Turkish TV dramas (dizi in Turkish) have been experiencing remarkable popularity since the mid 2000s, first in the Middle East and the Balkans, later throughout the world. Despite vast research investigating the domestic and transnational success of the Turkish dramas and global expansion of the Turkish TV industry, studying the cultural complexity of these dramas in different geopolitical contexts continues to pose new challenges to critical scholars of area studies and researchers of the Global South.
Focusing particularly on the contestation over content and global reception of Turkish TV dramas, this panel investigates Turkish TV dramas as a form of cultural and political practice played out in and shaped by various forces in a larger transnational context. Such an approach will allow an inquiry of the geopolitical consequences of South-to-South cultural flows which resulted in redefining and restructuring cultural production processes, the textual content of dramas, and its global audiences. By bringing their interdisciplinary background and international identities, the panelists critically examine economic, social, and cultural dynamics of Turkish TV dramas, its industry, and the public discourses around these dramas at home and abroad. By employing diverse theoretical approaches including geopolitical and political economy perspectives and using different methodological approaches such as qualitative case studies, textual, and linguistic analysis, the panel takes a comprehensive approach to Turkish TV dramas and its TV industry.
In the panel, the first panelists examine how the current religio-conservative Turkish government exercises control over the Turkish TV industry and impose political pressure to shape the content of the dramas and industry production practices. The second panelist looks at the increasing religiosity and Islamic content in the TV dramas by analyzing the content of private TV channels and the state sponsored television station TRT, as well as the dramas broadcast on top streaming platforms such as Netflix and local internet television BluTV. The third panelist analyzes the cultural politics of popularity of Turkish dramas in Spain by focusing on translation practices involved in the dubbing and subtitling of these dramas. The fourth panelists explore the reception of TV dramas in India and the public discourse around the Turkish TV dramas by analyzing political tensions between Pakistan and India in a tumultuous geopolitical context.
Inspired by their resounding success in Pakistan, Indian television channel Zindagi broadcast Turkish TV series in India for the first time in 2015. Though Zindagi morphed into a paid streaming service and there are few Turkish serials on cable television, Indian viewers continue to watch Turkish TV series on streaming services, alternative circuits (Pandit and Chattopadhyay, 2021), and even flash drives. Kashmiris shared Resurrection: Ertugrul on flash drives after India imposed internet shutdowns following the repeal of Article 370 and Kashmir’s special status (Javaid, 2019). According to The Times of India, Resurrection: Ertugrul “sets new battleground for Indians, Pakistanis” (Sharma, 2020). What is the battle and how did Turkish TV series set a new battleground between India and Pakistan? What is the public discourse of Turkish TV series in India? What can popular culture reveal about geopolitics? These are the questions that we pursue in this multilingual, interdisciplinary study of Hindi, Urdu, and English articles, YouTube videos and social media conversations. We scrutinize findings through neo-Ottoman cool, Kraidy and Al-Ghazzi’s (2013) concept which accounts for the popularity of Turkish TV series in the Arab world. According to neo-Ottoman cool, Turkish TV series are counterhegemonic, decenter the West, and present an accessible modernity; an enticing alternative to lifestyles that are incompatible with Western liberalism. Additionally, we view popular culture and world politics as a continuum (Grayson, Davies and Philpott, 2009) and analyze findings as such.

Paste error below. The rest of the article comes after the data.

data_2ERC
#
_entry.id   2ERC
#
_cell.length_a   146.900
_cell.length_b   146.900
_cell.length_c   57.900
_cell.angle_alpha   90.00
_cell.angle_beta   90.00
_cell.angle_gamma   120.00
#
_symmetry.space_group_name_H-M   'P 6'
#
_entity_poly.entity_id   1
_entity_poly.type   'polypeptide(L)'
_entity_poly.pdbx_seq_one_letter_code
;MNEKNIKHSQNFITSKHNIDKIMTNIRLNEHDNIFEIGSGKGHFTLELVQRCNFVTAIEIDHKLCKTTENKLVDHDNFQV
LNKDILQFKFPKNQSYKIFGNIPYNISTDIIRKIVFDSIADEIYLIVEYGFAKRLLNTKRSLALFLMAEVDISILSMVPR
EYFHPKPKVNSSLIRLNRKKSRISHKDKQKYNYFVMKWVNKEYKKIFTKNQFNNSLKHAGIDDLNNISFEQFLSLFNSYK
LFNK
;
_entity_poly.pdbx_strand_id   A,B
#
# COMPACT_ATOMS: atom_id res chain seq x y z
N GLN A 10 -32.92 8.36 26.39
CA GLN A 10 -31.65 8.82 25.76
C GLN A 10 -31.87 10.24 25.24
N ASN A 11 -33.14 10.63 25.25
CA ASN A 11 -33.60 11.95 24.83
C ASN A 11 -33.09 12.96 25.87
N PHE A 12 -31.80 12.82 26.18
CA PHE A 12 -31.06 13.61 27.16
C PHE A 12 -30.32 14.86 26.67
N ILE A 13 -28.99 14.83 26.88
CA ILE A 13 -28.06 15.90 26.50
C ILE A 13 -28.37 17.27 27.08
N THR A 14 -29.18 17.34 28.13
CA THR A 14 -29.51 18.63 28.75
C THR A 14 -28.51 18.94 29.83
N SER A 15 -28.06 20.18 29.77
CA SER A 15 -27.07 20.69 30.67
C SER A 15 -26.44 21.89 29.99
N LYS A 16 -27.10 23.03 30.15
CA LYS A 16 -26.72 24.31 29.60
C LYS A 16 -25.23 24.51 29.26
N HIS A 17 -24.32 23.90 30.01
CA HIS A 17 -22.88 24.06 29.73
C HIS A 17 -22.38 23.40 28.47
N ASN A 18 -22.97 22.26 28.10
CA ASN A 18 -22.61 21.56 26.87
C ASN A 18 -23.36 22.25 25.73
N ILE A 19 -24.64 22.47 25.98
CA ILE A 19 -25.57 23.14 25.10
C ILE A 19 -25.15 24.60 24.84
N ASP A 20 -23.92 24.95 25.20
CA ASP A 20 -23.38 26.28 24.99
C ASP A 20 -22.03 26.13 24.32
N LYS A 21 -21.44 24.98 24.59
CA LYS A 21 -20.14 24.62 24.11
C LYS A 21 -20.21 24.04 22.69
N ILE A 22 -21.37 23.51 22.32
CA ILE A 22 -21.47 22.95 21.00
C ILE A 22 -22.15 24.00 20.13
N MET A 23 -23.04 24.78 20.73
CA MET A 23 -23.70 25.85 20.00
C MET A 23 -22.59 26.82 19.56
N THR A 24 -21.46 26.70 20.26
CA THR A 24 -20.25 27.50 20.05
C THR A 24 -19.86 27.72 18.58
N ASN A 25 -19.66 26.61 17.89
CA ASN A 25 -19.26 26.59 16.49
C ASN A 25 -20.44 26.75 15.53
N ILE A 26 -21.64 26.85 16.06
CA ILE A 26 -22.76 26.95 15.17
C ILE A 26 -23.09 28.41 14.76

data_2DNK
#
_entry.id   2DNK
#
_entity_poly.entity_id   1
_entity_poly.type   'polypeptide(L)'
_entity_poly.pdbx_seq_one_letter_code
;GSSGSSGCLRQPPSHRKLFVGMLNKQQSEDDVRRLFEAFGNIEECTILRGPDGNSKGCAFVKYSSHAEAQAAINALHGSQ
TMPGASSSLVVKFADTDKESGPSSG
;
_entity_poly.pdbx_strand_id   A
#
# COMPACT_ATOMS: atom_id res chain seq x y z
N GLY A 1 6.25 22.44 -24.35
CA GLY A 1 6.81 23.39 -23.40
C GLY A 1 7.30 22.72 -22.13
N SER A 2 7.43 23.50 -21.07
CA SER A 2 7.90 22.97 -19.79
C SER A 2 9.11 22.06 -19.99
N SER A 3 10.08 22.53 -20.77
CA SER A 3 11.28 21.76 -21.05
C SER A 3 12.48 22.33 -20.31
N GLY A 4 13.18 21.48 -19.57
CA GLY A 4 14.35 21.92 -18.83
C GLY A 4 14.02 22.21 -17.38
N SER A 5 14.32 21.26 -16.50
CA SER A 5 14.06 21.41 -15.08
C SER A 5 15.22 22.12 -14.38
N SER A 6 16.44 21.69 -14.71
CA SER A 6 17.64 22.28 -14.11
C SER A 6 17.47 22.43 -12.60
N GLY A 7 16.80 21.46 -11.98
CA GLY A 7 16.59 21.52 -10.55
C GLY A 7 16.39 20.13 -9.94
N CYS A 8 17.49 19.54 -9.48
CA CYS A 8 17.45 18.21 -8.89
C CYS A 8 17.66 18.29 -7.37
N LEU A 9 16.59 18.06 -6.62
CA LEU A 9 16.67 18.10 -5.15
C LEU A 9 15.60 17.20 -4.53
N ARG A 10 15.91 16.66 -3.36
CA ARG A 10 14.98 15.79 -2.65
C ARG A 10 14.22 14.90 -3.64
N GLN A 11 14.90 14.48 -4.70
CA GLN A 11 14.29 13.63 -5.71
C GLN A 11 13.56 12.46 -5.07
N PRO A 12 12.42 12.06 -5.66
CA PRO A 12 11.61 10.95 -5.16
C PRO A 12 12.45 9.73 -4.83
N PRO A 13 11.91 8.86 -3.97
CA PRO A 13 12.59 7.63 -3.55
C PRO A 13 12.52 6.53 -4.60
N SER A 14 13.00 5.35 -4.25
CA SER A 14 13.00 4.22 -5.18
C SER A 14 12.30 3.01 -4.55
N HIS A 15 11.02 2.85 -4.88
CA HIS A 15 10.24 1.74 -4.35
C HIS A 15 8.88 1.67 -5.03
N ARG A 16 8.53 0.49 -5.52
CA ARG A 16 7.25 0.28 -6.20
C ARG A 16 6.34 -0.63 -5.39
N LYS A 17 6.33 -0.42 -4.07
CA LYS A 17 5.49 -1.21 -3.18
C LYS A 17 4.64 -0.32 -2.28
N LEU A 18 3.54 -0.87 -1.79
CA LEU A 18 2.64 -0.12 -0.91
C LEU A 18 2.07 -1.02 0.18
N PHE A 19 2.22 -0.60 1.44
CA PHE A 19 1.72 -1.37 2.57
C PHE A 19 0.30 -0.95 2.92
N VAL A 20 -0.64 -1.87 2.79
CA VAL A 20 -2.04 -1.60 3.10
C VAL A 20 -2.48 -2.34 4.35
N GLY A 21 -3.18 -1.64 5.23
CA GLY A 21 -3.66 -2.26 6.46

Grayson, K., Davies, M., & Philpott, S. (2009). Pop goes IR? Researching the popular culture—world politics continuum. Politics, 29(3), 155-163.
Javaid, A. (2019). Kashmiris are dodging internet shutdown to watch Turkish “Game of Thrones” to beat the blues. The Print. https://theprint.in/india/kashmiris-are-dodging-internet-shutdown-to-watch-turkish-game-of-thrones-to-beat-the-blues/333757/
Kraidy, M. M., & Al-Ghazzi, O. (2013). Neo-Ottoman cool: Turkish popular culture in the Arab public sphere. Popular Communication, 11(1), 17-29.
Pandit, S., & Chattopadhyay, S. (2021). Turkish television series in India: Tracing the alternative circuits of transnational media flow. In Arda, O., Aslan, P., & Mujica, C. (Eds.), Transnationalization of Turkish Television Series (pp. 41-53). Istanbul University Press.
Sharma, M.S. (2020). Turkish historical TV drama sets new battleground for Indians, Pakistanis. The Times of India. https://timesofindia.indiatimes.com/india/turkish-historical-tv-drama-sets-new-battleground-for-indians-pakistanis/articleshow/76222307.cms
Despite being an emerging transnational industry and one of the largest TV program exporters worldwide, Turkish television is still largely national in its production practices and content and thus, highly vulnerable to the domestic political landscape of Turkey. Drawing from a political economy approach, this paper will examine how the Turkish government exercises control over the Turkish TV industry, and transnational media conglomerates and platforms that operate in Turkey, such as Netflix Turkey, and discuss its implications on content and global sales.